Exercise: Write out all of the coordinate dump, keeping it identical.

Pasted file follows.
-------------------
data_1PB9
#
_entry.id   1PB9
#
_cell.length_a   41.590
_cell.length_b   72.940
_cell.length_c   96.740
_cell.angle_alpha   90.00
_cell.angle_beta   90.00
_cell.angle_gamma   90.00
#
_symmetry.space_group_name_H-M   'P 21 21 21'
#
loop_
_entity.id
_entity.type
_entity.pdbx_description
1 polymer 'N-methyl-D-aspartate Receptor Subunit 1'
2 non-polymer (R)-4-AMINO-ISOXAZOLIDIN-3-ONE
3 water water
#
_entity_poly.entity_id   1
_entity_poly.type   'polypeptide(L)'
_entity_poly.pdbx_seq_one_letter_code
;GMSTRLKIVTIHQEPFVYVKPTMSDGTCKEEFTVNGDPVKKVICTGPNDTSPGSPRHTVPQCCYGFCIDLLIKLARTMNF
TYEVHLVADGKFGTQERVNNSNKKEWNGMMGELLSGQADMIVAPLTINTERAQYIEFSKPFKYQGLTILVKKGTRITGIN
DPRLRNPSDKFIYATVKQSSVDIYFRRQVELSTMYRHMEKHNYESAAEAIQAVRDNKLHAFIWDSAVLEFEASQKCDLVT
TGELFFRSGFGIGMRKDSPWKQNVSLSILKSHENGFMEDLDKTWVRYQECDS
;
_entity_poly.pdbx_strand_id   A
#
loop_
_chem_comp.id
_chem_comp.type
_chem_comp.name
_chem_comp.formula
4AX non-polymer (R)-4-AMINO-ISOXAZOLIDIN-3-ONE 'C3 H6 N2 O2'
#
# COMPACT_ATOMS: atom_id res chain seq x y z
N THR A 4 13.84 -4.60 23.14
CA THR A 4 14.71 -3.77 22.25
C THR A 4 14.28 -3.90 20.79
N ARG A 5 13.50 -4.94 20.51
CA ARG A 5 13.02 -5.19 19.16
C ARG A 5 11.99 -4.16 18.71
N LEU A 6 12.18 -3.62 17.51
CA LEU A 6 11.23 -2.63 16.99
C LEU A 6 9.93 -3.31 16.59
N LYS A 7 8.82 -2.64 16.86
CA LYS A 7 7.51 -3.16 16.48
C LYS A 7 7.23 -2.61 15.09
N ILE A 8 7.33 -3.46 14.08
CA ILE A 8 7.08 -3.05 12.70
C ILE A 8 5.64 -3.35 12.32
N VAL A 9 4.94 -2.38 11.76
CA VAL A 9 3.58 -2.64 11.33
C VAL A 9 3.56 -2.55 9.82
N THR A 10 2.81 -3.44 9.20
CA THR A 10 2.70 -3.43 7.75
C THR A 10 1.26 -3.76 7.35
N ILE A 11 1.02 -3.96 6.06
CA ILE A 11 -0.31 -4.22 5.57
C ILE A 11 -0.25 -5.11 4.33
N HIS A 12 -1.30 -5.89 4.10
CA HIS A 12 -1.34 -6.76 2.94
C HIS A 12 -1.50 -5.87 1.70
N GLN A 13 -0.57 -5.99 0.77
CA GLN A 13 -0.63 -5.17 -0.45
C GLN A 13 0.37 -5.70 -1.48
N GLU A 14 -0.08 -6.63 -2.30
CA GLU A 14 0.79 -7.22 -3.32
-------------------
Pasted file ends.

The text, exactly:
data_1PB9
#
_entry.id   1PB9
#
_cell.length_a   41.590
_cell.length_b   72.940
_cell.length_c   96.740
_cell.angle_alpha   90.00
_cell.angle_beta   90.00
_cell.angle_gamma   90.00
#
_symmetry.space_group_name_H-M   'P 21 21 21'
#
loop_
_entity.id
_entity.type
_entity.pdbx_description
1 polymer 'N-methyl-D-aspartate Receptor Subunit 1'
2 non-polymer (R)-4-AMINO-ISOXAZOLIDIN-3-ONE
3 water water
#
_entity_poly.entity_id   1
_entity_poly.type   'polypeptide(L)'
_entity_poly.pdbx_seq_one_letter_code
;GMSTRLKIVTIHQEPFVYVKPTMSDGTCKEEFTVNGDPVKKVICTGPNDTSPGSPRHTVPQCCYGFCIDLLIKLARTMNF
TYEVHLVADGKFGTQERVNNSNKKEWNGMMGELLSGQADMIVAPLTINTERAQYIEFSKPFKYQGLTILVKKGTRITGIN
DPRLRNPSDKFIYATVKQSSVDIYFRRQVELSTMYRHMEKHNYESAAEAIQAVRDNKLHAFIWDSAVLEFEASQKCDLVT
TGELFFRSGFGIGMRKDSPWKQNVSLSILKSHENGFMEDLDKTWVRYQECDS
;
_entity_poly.pdbx_strand_id   A
#
loop_
_chem_comp.id
_chem_comp.type
_chem_comp.name
_chem_comp.formula
4AX non-polymer (R)-4-AMINO-ISOXAZOLIDIN-3-ONE 'C3 H6 N2 O2'
#
# COMPACT_ATOMS: atom_id res chain seq x y z
N THR A 4 13.84 -4.60 23.14
CA THR A 4 14.71 -3.77 22.25
C THR A 4 14.28 -3.90 20.79
N ARG A 5 13.50 -4.94 20.51
CA ARG A 5 13.02 -5.19 19.16
C ARG A 5 11.99 -4.16 18.71
N LEU A 6 12.18 -3.62 17.51
CA LEU A 6 11.23 -2.63 16.99
C LEU A 6 9.93 -3.31 16.59
N LYS A 7 8.82 -2.64 16.86
CA LYS A 7 7.51 -3.16 16.48
C LYS A 7 7.23 -2.61 15.09
N ILE A 8 7.33 -3.46 14.08
CA ILE A 8 7.08 -3.05 12.70
C ILE A 8 5.64 -3.35 12.32
N VAL A 9 4.94 -2.38 11.76
CA VAL A 9 3.58 -2.64 11.33
C VAL A 9 3.56 -2.55 9.82
N THR A 10 2.81 -3.44 9.20
CA THR A 10 2.70 -3.43 7.75
C THR A 10 1.26 -3.76 7.35
N ILE A 11 1.02 -3.96 6.06
CA ILE A 11 -0.31 -4.22 5.57
C ILE A 11 -0.25 -5.11 4.33
N HIS A 12 -1.30 -5.89 4.10
CA HIS A 12 -1.34 -6.76 2.94
C HIS A 12 -1.50 -5.87 1.70
N GLN A 13 -0.57 -5.99 0.77
CA GLN A 13 -0.63 -5.17 -0.45
C GLN A 13 0.37 -5.70 -1.48
N GLU A 14 -0.08 -6.63 -2.30
CA GLU A 14 0.79 -7.22 -3.32